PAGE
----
ASHWAUBENON - Students will be heading back to school in a matter of weeks. For families, that means crossing items off the school supply lists, and a bit of nostalgia on the part of parents.
As they checked off items, moms shopping at a local store recently marveled at the changes to school supply lists since they went to class.
“There are some items that I don't remember having to purchase, like dry-erase markers and flash drives and ear buds,” said Kris Warren, a mother of three school-aged children from Ashwaubenon.
“Electronics, gadgets, we need headphones. We never used anything like that when I was going to school,” said Carey Fink, whose children go to school in De Pere.
FOX 11’s Kelly Schlicht met up with veteran educator Scott Ronsmans. He teaches sixth grade at Aldo Leopold in Green Bay. Ronsmans walked through the aisles at the Bay Park Square Shopko, and broke down what's changed in the past two decades.
“The biggest of all of those that you didn't even see 10 years ago was the jump drive,” said Ronsmans. “As far as what it can hold, geez, 4 GB is going to work very well with what the student is going to do.”
Flash drives: a far cry from the floppy disks used back in the 1990s.
“This holds probably the equivalent of like, 10,000 floppy disks can fit on that,” said Ronsmans.
Though more high-tech items like jump drives have made appearances on school supply lists, teachers say nothing beats a number two pencil.
“Me and pencils!” Ronsmans exclaimed. “Pencils, you get what you pay for. Buy the more expensive pencils, and you'll use it right down to the, I'm not even kidding! You'll use it to the nub. Get the cheap ones, you'll sharpen them once, and you might as well throw them out because the lead is crooked.”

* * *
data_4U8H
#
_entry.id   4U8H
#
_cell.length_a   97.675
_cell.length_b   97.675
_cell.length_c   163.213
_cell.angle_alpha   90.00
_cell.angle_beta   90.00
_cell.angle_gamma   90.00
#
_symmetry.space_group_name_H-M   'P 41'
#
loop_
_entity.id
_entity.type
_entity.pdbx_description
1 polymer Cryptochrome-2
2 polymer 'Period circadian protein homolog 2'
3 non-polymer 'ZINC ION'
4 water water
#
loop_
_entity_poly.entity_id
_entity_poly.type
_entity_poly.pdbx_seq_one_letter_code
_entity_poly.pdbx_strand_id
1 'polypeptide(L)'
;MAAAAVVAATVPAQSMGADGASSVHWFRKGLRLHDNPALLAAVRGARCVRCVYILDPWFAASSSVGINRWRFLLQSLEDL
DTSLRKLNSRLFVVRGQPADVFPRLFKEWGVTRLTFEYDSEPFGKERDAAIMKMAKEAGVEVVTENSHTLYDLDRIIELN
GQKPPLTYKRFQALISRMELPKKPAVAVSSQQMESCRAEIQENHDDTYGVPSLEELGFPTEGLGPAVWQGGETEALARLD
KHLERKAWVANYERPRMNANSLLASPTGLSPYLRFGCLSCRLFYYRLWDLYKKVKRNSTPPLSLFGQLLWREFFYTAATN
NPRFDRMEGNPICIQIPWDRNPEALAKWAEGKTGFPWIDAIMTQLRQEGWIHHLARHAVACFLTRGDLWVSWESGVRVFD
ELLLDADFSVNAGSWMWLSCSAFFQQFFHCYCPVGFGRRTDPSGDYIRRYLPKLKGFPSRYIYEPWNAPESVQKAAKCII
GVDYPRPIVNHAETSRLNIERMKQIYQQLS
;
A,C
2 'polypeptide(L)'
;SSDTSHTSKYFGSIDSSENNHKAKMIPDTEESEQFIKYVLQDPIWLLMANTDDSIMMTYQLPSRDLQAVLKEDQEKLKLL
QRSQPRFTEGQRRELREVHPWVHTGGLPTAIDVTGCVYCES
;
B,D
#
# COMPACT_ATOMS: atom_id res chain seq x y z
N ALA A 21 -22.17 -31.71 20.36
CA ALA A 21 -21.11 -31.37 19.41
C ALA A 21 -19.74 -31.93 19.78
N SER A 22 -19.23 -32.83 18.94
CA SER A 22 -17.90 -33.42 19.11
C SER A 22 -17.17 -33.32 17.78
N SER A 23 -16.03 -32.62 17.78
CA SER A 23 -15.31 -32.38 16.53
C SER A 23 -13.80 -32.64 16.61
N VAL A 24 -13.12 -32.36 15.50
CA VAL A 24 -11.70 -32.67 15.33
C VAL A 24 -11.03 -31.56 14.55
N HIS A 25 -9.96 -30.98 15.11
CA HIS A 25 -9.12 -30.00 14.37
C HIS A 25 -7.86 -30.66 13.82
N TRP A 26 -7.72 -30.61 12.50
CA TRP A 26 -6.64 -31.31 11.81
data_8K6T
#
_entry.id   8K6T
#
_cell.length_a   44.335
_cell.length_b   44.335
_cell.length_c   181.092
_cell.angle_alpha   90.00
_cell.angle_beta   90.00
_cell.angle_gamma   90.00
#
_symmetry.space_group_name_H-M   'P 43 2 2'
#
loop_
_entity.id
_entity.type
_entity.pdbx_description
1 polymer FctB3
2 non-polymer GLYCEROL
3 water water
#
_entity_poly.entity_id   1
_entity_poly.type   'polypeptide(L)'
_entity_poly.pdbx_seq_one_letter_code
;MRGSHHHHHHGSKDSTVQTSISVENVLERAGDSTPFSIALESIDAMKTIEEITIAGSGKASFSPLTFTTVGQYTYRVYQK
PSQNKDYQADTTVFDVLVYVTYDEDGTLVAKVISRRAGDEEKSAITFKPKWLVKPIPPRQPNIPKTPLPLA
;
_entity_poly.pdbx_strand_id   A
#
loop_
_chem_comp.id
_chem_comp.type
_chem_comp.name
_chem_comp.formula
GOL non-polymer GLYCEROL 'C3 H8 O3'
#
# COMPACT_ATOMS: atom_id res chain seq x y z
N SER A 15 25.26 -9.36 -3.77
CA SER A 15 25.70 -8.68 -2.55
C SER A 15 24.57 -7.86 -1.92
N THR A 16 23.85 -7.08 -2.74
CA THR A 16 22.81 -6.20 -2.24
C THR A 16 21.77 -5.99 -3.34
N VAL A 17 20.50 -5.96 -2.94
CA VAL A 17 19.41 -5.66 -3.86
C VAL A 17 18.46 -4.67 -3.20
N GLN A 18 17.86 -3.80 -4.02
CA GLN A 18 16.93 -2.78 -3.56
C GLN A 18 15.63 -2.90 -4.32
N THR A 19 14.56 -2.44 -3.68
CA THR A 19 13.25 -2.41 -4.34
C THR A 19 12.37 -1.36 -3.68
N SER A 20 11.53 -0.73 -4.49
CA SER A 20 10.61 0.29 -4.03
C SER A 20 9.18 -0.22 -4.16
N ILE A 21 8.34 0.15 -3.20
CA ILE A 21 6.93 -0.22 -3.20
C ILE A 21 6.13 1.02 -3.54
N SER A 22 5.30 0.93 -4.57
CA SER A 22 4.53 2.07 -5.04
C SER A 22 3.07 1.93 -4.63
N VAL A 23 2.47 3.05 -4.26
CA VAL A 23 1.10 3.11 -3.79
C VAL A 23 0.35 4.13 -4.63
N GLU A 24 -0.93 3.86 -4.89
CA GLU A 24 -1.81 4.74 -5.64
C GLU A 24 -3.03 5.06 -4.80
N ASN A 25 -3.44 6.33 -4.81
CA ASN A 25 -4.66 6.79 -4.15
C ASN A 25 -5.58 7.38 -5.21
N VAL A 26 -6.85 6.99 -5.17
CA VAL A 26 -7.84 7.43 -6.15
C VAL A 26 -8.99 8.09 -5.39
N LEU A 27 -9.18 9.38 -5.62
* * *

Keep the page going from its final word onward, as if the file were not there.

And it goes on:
Ronsmans says the same about name-brand Crayons like Crayola.
“We've tried to use the ones that you get off-brand and again, you get what you pay for,” said Ronsmans.
However, Ronsmans says parents may find themselves buying a wide variety of items to share with the class.
“That's how we are filling that niche with the budget cuts is asking the parents to provide a lot more of that stuff like tissues, like sanitary wipes, so on and so forth. That's why. That's how we're trying to combat that situation,” he explained.
Parents say that's certainly a change.
“I think just different than the concept of it being one for you, instead of one for you and one for your neighbor and everybody else is chipping in,” said Fink.
And while it's tough on their budgets, some parents say they understand.
“I don't think that teachers should have to pay for those supplies out of pocket. I have no problem with that. I wish that it wasn't all they request that everything is brought in on meet the teacher night, which is before school even starts,” said Warren.
Before the kids head back, Ronsmans recommends shopping around.
“You know, look for sales. But again, don't skimp on crayons. Don't skimp on pencils. If you're going to cut corners, do it on paper, tissue, things like that,” said Ronsmans.
Ronsmans says by looking for deals, families may be able to afford making this school year one to remember.